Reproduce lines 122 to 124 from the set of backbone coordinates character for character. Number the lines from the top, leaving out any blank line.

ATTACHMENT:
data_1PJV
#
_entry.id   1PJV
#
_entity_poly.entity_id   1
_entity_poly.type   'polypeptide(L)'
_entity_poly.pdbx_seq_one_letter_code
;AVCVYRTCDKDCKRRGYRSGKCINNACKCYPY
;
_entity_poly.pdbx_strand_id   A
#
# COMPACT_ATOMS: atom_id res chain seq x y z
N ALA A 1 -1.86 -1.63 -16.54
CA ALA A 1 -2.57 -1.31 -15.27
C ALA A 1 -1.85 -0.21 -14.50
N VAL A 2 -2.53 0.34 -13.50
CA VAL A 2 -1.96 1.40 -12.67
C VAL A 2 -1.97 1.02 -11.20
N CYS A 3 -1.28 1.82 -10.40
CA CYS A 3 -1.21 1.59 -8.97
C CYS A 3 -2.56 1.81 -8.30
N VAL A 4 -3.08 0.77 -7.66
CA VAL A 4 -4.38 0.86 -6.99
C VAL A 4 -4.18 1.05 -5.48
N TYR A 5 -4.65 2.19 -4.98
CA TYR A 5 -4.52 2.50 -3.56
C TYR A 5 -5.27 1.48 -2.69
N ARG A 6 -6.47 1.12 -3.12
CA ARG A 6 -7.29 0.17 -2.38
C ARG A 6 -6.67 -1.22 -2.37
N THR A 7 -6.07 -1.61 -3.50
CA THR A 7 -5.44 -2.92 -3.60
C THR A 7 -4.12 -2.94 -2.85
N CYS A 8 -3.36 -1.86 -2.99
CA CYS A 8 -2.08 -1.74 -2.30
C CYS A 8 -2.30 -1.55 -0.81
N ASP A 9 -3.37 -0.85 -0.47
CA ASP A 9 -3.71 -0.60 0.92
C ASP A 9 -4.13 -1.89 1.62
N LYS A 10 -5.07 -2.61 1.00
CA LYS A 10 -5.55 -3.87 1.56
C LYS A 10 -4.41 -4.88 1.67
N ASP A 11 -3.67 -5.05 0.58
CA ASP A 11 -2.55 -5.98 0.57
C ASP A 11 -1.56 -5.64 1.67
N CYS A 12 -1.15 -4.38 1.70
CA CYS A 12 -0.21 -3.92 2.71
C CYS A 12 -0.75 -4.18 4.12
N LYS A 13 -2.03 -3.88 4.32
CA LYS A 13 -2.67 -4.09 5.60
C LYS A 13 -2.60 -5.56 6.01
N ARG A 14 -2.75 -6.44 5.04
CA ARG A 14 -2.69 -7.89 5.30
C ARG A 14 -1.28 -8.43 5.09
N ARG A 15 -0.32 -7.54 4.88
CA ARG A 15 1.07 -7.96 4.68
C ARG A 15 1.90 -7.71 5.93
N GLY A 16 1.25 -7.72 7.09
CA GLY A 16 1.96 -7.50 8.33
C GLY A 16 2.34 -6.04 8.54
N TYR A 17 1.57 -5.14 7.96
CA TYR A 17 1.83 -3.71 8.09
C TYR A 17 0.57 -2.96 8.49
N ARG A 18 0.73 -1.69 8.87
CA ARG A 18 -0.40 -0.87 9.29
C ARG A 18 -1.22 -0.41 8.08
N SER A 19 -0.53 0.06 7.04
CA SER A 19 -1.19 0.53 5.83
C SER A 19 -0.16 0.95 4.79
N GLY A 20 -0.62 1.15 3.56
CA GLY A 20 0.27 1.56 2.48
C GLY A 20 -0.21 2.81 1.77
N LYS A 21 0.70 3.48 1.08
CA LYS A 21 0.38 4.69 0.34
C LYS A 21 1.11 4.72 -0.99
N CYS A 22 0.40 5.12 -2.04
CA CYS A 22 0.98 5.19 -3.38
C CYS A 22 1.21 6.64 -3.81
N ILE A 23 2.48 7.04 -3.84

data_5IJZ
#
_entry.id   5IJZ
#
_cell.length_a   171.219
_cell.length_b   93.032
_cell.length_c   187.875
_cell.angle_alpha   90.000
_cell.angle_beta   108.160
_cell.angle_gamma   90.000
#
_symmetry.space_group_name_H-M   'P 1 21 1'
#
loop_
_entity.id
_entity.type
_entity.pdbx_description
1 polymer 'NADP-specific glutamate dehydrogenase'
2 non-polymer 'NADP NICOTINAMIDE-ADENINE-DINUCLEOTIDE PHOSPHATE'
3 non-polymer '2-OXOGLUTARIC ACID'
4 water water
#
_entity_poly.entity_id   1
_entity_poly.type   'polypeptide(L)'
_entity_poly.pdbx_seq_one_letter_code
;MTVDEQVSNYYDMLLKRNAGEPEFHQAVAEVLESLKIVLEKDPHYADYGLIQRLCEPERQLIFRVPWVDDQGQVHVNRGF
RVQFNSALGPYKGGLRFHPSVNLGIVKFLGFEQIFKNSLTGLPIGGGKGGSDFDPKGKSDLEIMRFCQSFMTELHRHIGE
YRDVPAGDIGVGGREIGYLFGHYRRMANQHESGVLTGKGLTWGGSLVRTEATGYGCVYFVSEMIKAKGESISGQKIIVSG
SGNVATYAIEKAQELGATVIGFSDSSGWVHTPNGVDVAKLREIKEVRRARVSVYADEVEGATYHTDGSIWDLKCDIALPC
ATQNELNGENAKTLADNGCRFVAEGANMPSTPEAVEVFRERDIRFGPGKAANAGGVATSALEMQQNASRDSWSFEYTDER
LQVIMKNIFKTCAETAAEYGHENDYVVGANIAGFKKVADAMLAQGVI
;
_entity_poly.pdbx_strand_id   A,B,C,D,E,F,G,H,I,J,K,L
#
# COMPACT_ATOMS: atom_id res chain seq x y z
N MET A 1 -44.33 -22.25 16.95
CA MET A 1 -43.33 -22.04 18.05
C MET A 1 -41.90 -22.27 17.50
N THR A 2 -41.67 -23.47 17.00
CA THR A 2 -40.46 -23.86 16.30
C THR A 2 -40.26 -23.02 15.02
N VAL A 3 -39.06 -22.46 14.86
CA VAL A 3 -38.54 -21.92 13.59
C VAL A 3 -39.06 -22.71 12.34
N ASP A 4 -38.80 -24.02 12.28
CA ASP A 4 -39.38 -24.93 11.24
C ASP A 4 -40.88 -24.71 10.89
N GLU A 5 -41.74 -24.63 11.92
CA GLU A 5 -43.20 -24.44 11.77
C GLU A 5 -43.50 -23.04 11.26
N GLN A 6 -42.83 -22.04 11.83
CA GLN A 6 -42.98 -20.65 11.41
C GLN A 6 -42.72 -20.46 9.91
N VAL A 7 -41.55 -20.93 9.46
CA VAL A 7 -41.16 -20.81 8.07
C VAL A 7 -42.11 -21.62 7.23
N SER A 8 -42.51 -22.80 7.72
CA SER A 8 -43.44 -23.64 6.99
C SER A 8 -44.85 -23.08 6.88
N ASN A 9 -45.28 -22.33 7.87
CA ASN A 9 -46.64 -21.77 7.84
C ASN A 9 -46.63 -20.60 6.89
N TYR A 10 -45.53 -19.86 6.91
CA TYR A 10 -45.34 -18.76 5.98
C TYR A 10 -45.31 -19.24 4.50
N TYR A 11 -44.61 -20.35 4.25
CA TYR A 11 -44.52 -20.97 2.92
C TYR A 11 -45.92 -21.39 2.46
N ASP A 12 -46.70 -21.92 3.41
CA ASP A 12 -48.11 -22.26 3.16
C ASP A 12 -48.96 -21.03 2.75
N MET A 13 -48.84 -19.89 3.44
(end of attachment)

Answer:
CA VAL A 3 -38.54 -21.92 13.59
C VAL A 3 -39.06 -22.71 12.34
N ASP A 4 -38.80 -24.02 12.28